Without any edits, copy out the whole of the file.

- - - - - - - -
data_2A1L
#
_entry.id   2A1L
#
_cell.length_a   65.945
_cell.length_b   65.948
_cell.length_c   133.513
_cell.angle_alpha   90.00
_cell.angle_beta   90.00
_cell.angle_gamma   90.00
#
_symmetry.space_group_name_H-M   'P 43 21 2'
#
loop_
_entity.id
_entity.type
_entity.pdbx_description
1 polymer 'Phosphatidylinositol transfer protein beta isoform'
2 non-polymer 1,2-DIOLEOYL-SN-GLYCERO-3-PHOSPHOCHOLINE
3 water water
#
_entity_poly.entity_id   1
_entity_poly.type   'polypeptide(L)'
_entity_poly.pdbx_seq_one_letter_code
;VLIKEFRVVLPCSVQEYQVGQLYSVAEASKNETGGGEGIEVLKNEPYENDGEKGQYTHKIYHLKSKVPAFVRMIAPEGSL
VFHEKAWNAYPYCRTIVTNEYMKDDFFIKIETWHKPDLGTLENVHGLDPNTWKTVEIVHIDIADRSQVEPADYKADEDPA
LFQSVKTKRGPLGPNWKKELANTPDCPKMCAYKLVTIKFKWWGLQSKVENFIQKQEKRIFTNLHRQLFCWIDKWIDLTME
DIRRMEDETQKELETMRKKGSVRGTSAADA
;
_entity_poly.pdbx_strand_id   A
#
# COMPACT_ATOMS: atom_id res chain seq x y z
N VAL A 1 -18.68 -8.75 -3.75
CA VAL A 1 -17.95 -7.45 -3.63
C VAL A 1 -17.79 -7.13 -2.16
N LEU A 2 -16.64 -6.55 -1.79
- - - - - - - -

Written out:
data_2A1L
#
_entry.id   2A1L
#
_cell.length_a   65.945
_cell.length_b   65.948
_cell.length_c   133.513
_cell.angle_alpha   90.00
_cell.angle_beta   90.00
_cell.angle_gamma   90.00
#
_symmetry.space_group_name_H-M   'P 43 21 2'
#
loop_
_entity.id
_entity.type
_entity.pdbx_description
1 polymer 'Phosphatidylinositol transfer protein beta isoform'
2 non-polymer 1,2-DIOLEOYL-SN-GLYCERO-3-PHOSPHOCHOLINE
3 water water
#
_entity_poly.entity_id   1
_entity_poly.type   'polypeptide(L)'
_entity_poly.pdbx_seq_one_letter_code
;VLIKEFRVVLPCSVQEYQVGQLYSVAEASKNETGGGEGIEVLKNEPYENDGEKGQYTHKIYHLKSKVPAFVRMIAPEGSL
VFHEKAWNAYPYCRTIVTNEYMKDDFFIKIETWHKPDLGTLENVHGLDPNTWKTVEIVHIDIADRSQVEPADYKADEDPA
LFQSVKTKRGPLGPNWKKELANTPDCPKMCAYKLVTIKFKWWGLQSKVENFIQKQEKRIFTNLHRQLFCWIDKWIDLTME
DIRRMEDETQKELETMRKKGSVRGTSAADA
;
_entity_poly.pdbx_strand_id   A
#
# COMPACT_ATOMS: atom_id res chain seq x y z
N VAL A 1 -18.68 -8.75 -3.75
CA VAL A 1 -17.95 -7.45 -3.63
C VAL A 1 -17.79 -7.13 -2.16
N LEU A 2 -16.64 -6.55 -1.79